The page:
The idea that failing to raise the debt ceiling wouldn't be such a big deal has gone mainstream in the Republican Party, with only eight days to go before the date it must be raised. Sens. Richard Burr, Bob Corker and Rand Paul, and Reps. Paul Broun, Trent Franks, and Justin Amash have all joined their friend Rep. Ted Yoho in the default deniers caucus. Burr told The New York Times Wednesday that the U.S. could just use the money it's saving by shutting down the government to pay its debts.
Burr does some quick math to dismiss the notion that it would be catastrophic to breach the debt ceiling:
We always have enough money to pay our debt service. You’ve had the federal government out of work for close to two weeks; that’s about $24 billion a month. Every month, you have enough saved in salaries alone that you’re covering three-fifths, four-fifths of the total debt service, about $35 billion a month. That’s manageable for some time.
Furloughed federal employees are sure to love this strategy. However, the House has already passed a bill guaranteeing backpay for furloughed workers, so that money isn't really up for grabs.
Corker thinks the October 17 debt ceiling deadline is made up: "I think the real date, candidly, the date that’s highly problematic for our nation, is November 1." Amash similarly dismisses the idea of a deadline: "There’s no way to default on October 17." Broun says that Obamacare is bigger threat to the economy than default.
Yoho thinks the American government should take notes from his large-animal veterinary practice.
Everybody talks about how destabilizing doing this will be on the markets. And you’ll see that initially, but heck, I’ve seen that in my business. When you go through that, and you address the problem and you address your creditors and say, ‘Listen, we’re going to pay you. We’re just not going to pay you today, but we’re going to pay you with interest, and we will pay everybody that’s due money’ — if you did that, the world would say America is finally addressing their problem.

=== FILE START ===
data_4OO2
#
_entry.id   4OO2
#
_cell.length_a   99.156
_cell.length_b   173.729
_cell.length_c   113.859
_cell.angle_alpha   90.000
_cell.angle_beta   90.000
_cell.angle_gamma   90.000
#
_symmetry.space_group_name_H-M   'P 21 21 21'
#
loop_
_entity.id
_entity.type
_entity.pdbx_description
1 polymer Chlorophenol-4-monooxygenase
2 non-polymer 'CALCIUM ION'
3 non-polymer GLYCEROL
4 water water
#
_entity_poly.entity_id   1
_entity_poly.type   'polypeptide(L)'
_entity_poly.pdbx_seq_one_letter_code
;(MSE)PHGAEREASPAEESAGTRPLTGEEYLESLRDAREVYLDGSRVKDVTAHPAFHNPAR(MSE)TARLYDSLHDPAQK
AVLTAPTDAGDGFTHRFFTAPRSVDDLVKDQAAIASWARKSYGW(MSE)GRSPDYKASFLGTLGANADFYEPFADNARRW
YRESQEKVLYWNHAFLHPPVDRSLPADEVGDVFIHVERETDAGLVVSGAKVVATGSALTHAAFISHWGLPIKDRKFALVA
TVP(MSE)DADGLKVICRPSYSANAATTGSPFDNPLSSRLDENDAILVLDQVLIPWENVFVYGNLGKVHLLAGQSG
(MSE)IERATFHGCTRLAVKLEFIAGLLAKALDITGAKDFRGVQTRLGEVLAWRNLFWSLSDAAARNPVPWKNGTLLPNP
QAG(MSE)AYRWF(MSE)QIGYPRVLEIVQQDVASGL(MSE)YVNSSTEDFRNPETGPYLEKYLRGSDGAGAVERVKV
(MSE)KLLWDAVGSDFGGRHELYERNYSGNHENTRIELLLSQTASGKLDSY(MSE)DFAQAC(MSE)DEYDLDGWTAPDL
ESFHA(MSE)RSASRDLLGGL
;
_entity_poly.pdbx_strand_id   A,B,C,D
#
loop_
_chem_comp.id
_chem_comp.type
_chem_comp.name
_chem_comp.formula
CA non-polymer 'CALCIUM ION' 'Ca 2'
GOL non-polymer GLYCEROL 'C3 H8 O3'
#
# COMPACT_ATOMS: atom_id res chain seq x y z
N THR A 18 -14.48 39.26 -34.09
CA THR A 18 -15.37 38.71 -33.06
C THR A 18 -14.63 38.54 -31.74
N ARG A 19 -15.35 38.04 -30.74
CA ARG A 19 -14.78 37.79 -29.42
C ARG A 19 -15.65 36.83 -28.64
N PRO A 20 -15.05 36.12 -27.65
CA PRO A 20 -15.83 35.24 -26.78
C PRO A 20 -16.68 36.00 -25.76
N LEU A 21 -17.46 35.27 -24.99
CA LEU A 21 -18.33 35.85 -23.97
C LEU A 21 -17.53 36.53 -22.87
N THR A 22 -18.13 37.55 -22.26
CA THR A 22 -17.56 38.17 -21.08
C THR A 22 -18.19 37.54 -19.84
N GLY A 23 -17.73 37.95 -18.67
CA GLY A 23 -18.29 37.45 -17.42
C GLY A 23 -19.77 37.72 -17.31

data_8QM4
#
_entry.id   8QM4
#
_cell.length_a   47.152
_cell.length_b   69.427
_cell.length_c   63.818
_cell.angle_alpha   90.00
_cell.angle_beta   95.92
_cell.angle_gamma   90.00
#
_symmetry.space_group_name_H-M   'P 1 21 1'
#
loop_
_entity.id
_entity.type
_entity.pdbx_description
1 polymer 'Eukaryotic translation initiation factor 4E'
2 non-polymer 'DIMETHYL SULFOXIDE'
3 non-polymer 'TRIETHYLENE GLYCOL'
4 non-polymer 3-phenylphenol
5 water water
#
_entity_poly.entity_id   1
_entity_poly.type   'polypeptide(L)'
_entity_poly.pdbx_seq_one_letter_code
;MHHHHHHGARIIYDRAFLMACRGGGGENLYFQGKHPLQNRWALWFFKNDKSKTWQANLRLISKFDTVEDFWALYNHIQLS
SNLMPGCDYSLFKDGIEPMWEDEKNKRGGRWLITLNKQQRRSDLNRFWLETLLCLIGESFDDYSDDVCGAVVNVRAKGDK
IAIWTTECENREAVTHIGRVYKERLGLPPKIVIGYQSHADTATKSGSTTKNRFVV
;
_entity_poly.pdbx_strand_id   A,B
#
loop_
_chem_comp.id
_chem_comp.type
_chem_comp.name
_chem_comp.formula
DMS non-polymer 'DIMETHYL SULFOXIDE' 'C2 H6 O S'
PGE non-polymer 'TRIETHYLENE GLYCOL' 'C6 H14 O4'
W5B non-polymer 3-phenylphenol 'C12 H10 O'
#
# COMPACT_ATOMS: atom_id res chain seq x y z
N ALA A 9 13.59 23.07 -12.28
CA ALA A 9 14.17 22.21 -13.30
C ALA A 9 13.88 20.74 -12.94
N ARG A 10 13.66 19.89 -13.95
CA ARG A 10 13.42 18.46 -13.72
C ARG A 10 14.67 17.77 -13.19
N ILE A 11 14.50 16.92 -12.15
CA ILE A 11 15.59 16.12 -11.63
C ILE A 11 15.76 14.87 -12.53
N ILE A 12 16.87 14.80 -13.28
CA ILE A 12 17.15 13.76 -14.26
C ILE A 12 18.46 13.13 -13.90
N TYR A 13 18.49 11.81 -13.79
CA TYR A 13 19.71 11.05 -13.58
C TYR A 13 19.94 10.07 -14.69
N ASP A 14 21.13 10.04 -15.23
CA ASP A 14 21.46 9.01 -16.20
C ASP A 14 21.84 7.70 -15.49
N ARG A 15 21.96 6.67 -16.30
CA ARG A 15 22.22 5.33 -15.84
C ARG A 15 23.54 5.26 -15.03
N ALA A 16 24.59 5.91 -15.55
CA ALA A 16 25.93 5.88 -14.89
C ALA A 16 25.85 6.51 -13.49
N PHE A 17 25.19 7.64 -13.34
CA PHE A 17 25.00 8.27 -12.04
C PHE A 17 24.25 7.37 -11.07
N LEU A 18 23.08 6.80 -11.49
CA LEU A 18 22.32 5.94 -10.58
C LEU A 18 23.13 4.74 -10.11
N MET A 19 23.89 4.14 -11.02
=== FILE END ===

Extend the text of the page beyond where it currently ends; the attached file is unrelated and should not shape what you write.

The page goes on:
As stellar as it might be, Yoho's animal clinic does not play the same role as the United States does in the world. As Adam Davidson explained in The New York Times, "The U.S. benefits enormously from its status as global reserve currency and safe haven." (Yoho's large-animal veterinary practice does not have that status.) If the U.S. misses a interest payment on its bonds, "It would be, by most accounts, the largest self-imposed financial disaster in history," Davidson writes. "If we miss an interest payment, that would blow Lehman out of the water," former Treasury official Tim Bitsberger told Bloomberg, referring to the collapse of Lehman Brothers at the start of the financial crisis in 2008. "Lehman was an isolated company, and now we are talking about the U.S. government."
Other lesser-known Republicans in Congress have espoused their default-denying views this week as well. Rep. Raul Labrador claims that it's Democrats who want to default, and he's still pushing for an Obamacare delay in shutdown negotiations (something most Republicans have given up). Sen. Tom Coburn thinks there's "no such thing" as a debt ceiling.
To be clear, economists do think that default would be big deal. IMF Director Christine Lagarde said Thursday, "The government shutdown is bad enough, but failure to raise the debt ceiling would be far worse, and could very seriously damage not only the U.S. economy, but the entire global economy." European leaders are highly concerned that America's debt ceiling debate mess with their fragile markets.
The reason American markets haven't responded to the threat of default yet is because Wall Street doesn't believe Congress would actually not raise the debt ceiling. It would be the first time in history. Douglas Kass, the owner of the hedge fund Seabreeze Partners Management, explained on Tuesday, "The markets are sending this complacent message, and I think the politicians are interpreting it incorrectly and they have no sense of urgency."
According to Franks, default fears are just "hyperbole."